Moving Grain: Weather Challenges Affect Both Rail, Barges

Photo by Ken Hammond, USDA

Highwater Continues to Disrupt Barge Navigation

Consistent highwater levels on most of the inland waterways has caused disruptions throughout the system. For the week ending March 2, Ohio River Olmsted Locks and Dams (L&D) did not report any down-bound grain traffic.

While Olmsted has been operational during the highwater events, grain traffic expected to arrive at Olmsted has been stopped by the flood-induced closure at nearby Smithland L&D. Smithland was closed on February 20 due to highwater causing a backup of traffic. As of March 7, there were 65 tows of barges above Smithland waiting to transit the lock.

Elsewhere, there are navigation restrictions on the lower Mississippi River that include tow size restrictions and daylight only transit through Memphis, Vicksburg, and Baton Rouge. As of March 3, the year-to-date number of grain barges unloading at the Gulf were 6,282, which is 10 percent lower than the 3-year average.

Rail Service Challenges and Higher Demand from Shippers Boost Secondary Market

Prices in the secondary railcar market for shuttle freight have continued to increase, rising well above-average in recent weeks. Average bids/offers for delivery of (shuttle) railcars in March rose from about $300 per car, as of February 7, to $2,000 per car, as of February 28. A review of grain exports and rail service data suggest two factors could be at play: (1) recent higher demand for grain rail transportation, and (2) rail service delays due to weather problems.

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Grain inspected for export in the Pacific Northwest and Texas Gulf, which are largely rail-supplied, was 143 million bushels in February, up 7 percent from the prior 3-year average. At the same time, multiple railroads have reported severe weather impacting their operations over the past month. BNSF Railway and Union Pacific Railroad issued customer notices on March 1 and March 6, respectively, noting harsh winter weather conditions affecting rail operations.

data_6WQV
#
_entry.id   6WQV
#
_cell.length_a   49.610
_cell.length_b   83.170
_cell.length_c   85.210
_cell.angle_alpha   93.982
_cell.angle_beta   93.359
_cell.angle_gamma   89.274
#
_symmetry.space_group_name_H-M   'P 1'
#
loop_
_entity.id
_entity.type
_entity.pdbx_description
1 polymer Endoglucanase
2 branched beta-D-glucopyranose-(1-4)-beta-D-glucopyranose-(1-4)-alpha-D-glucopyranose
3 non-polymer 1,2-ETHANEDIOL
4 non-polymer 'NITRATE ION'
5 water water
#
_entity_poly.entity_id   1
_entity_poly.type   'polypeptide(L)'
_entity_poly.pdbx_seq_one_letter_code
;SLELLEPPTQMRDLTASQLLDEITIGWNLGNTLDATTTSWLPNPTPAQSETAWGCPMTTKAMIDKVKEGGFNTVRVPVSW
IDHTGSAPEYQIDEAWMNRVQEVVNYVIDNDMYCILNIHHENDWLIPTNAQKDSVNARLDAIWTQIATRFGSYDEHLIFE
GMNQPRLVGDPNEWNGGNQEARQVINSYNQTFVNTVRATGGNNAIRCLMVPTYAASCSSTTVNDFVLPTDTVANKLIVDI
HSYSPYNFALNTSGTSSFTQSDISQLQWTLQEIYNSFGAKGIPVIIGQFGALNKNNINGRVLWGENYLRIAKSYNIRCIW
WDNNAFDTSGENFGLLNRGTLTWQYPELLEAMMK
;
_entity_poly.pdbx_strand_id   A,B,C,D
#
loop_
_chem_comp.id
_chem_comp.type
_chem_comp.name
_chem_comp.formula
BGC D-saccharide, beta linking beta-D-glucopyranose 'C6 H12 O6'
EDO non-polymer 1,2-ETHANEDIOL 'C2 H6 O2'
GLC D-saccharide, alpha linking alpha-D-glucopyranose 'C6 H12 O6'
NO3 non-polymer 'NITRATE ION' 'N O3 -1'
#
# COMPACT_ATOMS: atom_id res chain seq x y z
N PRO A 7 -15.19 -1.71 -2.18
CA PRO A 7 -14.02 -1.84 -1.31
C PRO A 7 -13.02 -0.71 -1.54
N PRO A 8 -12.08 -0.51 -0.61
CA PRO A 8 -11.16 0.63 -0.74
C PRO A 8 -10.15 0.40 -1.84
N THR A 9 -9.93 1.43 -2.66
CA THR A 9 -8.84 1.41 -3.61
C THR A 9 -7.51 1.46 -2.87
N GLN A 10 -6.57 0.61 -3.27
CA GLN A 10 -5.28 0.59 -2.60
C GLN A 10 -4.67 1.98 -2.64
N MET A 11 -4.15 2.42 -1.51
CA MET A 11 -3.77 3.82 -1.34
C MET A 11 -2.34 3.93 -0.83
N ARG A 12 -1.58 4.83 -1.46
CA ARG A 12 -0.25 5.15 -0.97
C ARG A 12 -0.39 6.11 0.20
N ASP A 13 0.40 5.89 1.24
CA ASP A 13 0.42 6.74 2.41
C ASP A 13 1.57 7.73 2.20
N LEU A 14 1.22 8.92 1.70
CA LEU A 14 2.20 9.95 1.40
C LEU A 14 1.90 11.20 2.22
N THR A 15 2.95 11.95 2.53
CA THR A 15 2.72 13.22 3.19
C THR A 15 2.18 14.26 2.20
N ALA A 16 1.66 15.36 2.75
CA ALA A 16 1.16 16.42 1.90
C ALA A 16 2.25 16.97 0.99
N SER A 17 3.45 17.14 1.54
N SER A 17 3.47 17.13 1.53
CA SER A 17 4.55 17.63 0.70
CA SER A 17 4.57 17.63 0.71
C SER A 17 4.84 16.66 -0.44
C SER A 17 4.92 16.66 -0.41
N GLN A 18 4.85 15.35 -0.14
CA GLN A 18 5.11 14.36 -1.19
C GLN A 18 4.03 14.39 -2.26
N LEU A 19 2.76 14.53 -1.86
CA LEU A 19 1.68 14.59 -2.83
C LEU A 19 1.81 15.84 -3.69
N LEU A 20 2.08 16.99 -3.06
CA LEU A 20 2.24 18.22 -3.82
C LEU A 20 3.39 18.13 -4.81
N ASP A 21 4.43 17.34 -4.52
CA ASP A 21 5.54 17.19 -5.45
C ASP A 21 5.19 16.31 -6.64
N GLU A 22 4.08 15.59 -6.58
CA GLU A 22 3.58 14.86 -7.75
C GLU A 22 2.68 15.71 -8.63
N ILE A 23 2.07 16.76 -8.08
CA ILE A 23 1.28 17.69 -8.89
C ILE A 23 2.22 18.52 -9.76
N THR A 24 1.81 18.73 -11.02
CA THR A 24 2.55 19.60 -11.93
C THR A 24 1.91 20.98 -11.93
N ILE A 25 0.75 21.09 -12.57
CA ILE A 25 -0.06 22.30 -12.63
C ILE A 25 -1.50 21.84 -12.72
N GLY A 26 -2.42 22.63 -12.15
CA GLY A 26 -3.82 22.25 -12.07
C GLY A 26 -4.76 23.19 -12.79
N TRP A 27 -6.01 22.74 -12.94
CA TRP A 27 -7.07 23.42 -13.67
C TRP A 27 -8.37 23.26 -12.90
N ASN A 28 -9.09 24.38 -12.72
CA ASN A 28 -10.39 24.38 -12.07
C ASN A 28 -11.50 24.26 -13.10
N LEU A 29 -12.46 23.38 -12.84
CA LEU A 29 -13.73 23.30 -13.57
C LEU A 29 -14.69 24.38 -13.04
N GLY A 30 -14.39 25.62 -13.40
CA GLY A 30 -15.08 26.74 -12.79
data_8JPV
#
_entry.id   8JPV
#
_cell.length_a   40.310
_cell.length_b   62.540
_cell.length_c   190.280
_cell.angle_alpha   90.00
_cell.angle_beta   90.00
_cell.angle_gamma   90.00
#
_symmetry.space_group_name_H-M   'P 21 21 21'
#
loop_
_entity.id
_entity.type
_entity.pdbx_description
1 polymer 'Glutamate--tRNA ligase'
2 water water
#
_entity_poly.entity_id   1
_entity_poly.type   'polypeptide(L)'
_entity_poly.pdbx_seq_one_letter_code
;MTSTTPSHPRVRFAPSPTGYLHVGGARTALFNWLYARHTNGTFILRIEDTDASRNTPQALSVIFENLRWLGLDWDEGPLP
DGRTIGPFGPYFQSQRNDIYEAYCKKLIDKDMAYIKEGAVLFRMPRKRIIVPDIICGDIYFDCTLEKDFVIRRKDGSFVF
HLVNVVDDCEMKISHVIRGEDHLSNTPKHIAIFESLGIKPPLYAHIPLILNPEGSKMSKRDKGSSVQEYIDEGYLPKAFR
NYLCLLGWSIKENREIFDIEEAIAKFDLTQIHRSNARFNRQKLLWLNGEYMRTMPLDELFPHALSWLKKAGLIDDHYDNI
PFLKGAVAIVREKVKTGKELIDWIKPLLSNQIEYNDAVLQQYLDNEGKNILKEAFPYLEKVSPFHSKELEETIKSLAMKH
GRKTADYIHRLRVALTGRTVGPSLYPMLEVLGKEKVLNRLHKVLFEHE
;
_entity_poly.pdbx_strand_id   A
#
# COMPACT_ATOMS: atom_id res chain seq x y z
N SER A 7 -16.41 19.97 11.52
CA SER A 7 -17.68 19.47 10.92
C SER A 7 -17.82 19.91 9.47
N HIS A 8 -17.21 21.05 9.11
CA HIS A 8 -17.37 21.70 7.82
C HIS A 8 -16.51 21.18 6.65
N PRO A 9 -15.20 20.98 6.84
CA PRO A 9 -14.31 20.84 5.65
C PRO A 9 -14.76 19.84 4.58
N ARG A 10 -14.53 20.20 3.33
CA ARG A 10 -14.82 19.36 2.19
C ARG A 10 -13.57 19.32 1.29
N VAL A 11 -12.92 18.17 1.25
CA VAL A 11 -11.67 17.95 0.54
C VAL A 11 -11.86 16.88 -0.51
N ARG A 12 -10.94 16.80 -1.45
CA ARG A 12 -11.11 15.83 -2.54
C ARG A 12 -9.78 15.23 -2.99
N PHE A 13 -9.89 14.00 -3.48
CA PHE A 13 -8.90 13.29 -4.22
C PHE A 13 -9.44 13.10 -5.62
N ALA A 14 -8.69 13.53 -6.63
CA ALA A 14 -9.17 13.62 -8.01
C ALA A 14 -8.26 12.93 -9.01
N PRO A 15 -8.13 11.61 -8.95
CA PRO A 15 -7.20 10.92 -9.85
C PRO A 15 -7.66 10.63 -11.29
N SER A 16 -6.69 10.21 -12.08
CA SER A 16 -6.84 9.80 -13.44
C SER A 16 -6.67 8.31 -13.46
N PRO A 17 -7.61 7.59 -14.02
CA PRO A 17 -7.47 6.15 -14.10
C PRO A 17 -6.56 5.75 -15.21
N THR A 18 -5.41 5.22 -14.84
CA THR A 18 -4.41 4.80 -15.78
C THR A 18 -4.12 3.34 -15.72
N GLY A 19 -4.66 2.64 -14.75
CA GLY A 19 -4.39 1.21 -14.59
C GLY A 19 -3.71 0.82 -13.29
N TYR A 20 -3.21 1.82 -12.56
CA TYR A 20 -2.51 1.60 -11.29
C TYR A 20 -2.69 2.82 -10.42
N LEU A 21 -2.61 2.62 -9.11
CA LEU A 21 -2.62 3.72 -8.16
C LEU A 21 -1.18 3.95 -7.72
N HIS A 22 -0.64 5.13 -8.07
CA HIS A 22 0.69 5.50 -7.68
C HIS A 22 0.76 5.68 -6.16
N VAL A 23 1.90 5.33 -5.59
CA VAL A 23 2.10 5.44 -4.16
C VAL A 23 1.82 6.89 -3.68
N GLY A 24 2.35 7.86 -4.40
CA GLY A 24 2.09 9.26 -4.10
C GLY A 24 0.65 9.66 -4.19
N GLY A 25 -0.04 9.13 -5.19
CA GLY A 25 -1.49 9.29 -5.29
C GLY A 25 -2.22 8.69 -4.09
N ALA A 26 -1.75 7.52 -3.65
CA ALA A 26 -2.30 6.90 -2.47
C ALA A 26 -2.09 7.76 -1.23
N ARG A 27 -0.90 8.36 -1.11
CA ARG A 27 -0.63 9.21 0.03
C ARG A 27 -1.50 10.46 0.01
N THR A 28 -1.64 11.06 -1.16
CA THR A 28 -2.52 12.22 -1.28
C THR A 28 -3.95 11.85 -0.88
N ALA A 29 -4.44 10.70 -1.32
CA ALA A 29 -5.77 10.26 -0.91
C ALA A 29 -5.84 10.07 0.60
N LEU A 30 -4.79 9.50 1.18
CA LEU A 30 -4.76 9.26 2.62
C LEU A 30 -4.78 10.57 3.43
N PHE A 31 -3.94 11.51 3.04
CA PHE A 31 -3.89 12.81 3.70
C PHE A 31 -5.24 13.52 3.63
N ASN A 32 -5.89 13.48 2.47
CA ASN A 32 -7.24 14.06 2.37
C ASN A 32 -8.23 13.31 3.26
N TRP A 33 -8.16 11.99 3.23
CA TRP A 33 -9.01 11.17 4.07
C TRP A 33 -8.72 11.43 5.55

Average grain train speeds, across all 7 Class I railroads, were 3 percent lower in February compared to January. At the same time, average terminal dwell times were up 2 percent, while average grain origin dwell times were up 38 percent.

Total Grain Inspections Recede but Corn Up

For the week ending February 28, total inspections of grain (corn, wheat, and soybeans) for export from all major U.S. export regions reached 2.20 million metric tons (mmt). Inspections were down 25 percent from the previous week, down 10 percent from last year and 16 percent below the 3-year average. Grain inspections included much lower wheat and soybean inspections for the week.

Despite the decrease in total inspections of grain, corn inspections increased 14 percent due primarily to a rebound in shipments to Asia. Inspections of grain in the Pacific Northwest (PNW) dropped 31 percent from the previous week, while Mississippi Gulf grain inspections decreased 26 percent.

Snapshots by Sector

Rail

U.S. Class I railroads originated 21,695 grain carloads for the week ending February 23—up 2 percent from the previous week, 8 percent from last year, and 2 percent from the 3-year average.

Average March shuttle secondary railcar bids/offers (per car) were $2,061 above tariff for the week ending February 28—up $749 from last week, and $1,344 from last year. Average non-shuttle secondary railcar bids/offers were $275 above tariff, up $25 from last week. There were no non-shuttle bids/offers this week last year.

Barge

For the week ending March 2, barge grain movements totaled 239,000 tons—39 percent less than the previous week and down 38 percent from the same period last year.

For the week ending March 2, 161 grain barges moved down river, which is 83 barges less than the previous week. There were 513 grain barges unloaded in New Orleans, 19 percent lower than the previous week.

Ocean

For the week ending February 28, 33 ocean-going grain vessels were loaded in the Gulf, 20 percent less than the same period last year. Sixty-seven vessels are expected to be loaded within the next 10 days, 26 percent more than the same period last year.

For the week ending February 28, the ocean freight rate for shipping bulk grain from the Gulf to Japan was $39.50 per metric ton, 1 percent more than the previous week. The cost of shipping from the PNW to Japan was $22.75 per metric ton, 2 percent more than the previous week.

Fuel

For the week ending March 4, the U.S. average diesel fuel price increased 2.8 cents from the previous week, to $3.076 per gallon. This is 8.4 cents above the same week last year.

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